Driving at a higher than reasonable speed increases your risk in two ways: it cuts your reaction time and results in more "stored" energy (that must be dissipated in any collision). You should consider if the risks are worth the gain.
This is the science of math and physics—you cannot bend these rules. Each incremental increase in speed reduces your ability to react in time to hazards, because you may be covering distance in less time than it takes to react. Normal reaction time is between .75 second and 1.5 seconds, on average. Average reaction time distance at 50 mph would be approximately 83 feet. At 70 mph, it is over 115 feet (over 7 modern car lengths). These numbers do not include braking distance, just reaction time. The average difference in reaction-time distance from 50 mph to 70 mph is about 32 feet. If you were relying solely on braking, any hazard you encounter within the reaction distance is already a problem; you can't react quickly enough to miss it. This is particularly important at night, when darkness restricts your visibility. Do you know at what distance your headlights will illuminate a hazard? How is your night vision these days? When headlights finally light up a road hazard, it is often too late to avoid it. Many experts would tell you that even 50 mph is too fast for conditions at night, on any dark roadway.
If you could choose the speed at which to hit a brick wall, assuming that it was a sure thing you were going to hit one, would you choose to hit the wall at 10 mph or at 100 mph? Not hard to decide, is it? Higher speeds also bring additional accumulated, or stored, energy. More stored energy means increased crash forces if you hit something. Here's a real-world example; a loaded semi traveling at 60 mph develops about 6.5 MILLION foot-pounds of force. Or, your body, unrestrained in the vehicle, could hit the windshield with about 16,000 foot-pounds of force, should your vehicle hit some immoveable object - like a tree.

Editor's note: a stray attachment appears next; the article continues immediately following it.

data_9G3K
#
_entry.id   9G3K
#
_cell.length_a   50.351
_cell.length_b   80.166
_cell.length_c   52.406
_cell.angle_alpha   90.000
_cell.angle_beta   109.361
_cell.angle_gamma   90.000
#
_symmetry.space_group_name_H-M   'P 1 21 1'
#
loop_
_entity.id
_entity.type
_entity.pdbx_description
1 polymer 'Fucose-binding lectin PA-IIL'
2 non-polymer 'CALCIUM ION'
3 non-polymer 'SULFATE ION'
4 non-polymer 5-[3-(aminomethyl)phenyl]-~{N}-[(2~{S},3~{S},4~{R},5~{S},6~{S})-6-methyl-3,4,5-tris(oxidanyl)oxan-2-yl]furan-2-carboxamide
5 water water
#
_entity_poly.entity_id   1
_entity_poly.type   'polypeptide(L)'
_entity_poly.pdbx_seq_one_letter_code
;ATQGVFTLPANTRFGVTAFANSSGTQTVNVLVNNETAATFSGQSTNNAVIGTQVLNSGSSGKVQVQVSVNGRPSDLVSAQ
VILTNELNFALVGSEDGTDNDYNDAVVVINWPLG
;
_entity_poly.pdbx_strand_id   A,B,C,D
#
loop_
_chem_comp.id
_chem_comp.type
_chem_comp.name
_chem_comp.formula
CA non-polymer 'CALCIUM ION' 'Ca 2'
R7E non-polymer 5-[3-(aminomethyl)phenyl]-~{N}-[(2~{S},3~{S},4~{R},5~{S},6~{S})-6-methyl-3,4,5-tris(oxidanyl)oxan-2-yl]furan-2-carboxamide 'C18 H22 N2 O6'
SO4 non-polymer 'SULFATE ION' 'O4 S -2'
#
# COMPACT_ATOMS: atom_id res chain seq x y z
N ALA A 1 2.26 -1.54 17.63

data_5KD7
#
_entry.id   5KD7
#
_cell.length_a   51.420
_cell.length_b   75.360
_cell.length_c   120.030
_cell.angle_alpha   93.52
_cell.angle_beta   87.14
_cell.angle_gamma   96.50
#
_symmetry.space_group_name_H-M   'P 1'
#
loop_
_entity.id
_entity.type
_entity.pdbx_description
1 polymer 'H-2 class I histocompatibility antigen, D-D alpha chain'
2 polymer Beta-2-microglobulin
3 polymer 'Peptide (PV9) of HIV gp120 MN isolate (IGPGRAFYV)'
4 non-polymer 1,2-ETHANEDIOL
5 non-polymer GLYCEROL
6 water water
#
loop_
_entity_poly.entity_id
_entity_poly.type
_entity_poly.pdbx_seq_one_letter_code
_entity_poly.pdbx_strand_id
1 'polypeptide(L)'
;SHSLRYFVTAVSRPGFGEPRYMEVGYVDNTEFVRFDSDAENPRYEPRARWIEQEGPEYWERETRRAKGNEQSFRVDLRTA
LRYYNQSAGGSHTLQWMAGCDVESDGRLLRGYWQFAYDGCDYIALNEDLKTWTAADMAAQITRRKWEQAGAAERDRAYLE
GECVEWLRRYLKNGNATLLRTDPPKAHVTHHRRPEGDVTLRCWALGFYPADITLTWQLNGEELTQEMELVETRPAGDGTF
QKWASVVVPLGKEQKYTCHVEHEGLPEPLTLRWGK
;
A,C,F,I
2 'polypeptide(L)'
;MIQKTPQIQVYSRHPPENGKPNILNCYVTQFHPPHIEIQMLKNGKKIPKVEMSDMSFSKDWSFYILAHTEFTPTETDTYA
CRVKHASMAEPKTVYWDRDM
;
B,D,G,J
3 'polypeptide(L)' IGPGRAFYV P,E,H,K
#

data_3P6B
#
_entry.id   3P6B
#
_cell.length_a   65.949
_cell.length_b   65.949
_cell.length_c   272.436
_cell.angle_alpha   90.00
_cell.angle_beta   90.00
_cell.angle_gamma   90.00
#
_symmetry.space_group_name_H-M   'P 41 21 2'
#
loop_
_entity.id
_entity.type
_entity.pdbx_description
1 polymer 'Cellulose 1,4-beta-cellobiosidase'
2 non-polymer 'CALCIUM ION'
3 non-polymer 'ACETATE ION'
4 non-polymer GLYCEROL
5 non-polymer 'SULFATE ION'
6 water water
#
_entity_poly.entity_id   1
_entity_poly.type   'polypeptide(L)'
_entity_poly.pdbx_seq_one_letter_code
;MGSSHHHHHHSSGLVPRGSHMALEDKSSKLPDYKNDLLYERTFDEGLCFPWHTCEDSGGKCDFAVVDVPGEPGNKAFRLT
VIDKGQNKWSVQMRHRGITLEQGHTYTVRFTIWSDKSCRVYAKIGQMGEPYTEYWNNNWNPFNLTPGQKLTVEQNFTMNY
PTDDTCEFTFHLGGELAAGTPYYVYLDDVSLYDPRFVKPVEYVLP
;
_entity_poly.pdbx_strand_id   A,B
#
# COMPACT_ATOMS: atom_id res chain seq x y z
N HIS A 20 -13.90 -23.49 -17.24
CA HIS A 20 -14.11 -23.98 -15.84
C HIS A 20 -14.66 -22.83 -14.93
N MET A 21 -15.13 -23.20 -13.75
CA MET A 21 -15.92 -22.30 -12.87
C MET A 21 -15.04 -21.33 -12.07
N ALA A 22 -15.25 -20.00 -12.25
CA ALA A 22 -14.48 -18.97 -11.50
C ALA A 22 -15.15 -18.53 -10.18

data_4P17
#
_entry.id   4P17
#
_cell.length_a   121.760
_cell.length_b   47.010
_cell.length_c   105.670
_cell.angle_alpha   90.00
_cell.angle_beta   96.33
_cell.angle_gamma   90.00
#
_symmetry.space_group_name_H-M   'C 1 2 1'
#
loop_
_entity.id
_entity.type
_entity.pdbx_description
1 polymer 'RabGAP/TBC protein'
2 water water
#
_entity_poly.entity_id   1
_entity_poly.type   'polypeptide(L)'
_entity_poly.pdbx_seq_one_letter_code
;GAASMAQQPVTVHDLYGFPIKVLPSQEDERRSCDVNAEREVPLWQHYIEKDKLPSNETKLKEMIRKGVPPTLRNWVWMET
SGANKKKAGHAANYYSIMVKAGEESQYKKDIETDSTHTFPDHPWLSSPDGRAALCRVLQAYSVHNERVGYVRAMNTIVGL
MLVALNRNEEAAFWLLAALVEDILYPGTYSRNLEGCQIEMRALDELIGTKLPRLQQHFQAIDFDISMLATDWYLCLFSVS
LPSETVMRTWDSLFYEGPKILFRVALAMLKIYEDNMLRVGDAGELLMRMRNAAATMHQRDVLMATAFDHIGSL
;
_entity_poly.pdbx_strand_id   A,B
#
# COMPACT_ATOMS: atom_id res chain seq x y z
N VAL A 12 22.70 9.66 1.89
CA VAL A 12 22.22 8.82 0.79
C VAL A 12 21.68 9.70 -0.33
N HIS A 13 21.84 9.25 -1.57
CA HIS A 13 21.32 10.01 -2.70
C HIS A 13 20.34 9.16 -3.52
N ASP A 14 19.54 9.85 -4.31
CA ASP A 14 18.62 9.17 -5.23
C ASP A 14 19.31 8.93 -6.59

A defensive driver chooses a speed matching traffic as closely as possible without exceeding speed limits. If traffic is moving at higher speed than you should go, keep to the right and out of the way. This is often a legal requirement as well, if you are traveling at a speed less than the flow of traffic. Also, don't neglect to maintain the correct following distance.
Consider that speeding often doesn't save much time. How many times have you reached a red light, only to find a "jackrabbit" waiting there that passed you a half mile back like you were standing still? Ever wonder why? Around most urban areas, signals limit overall speeds to what the system can handle (in terms of numbers of vehicles). In Phoenix, for example, that's approximately 40 to 45 mph. Drive faster than that and you'll simply spend more time waiting at red lights, wasting fuel, wearing down brake pads, and accumulating just a little more stress in your life for no good reason or gain. Even on the highway, you don't often gain much. Frequently, once you pass someone, you find them on your back bumper as you slow down to enter the next town. So you gained what, exactly? On an Interstate, where you truly can save some time by speeding (provided you don't get pulled over), the difference between 65 mph and 80 mph over 50 miles is only 8.7 minutes. Big deal.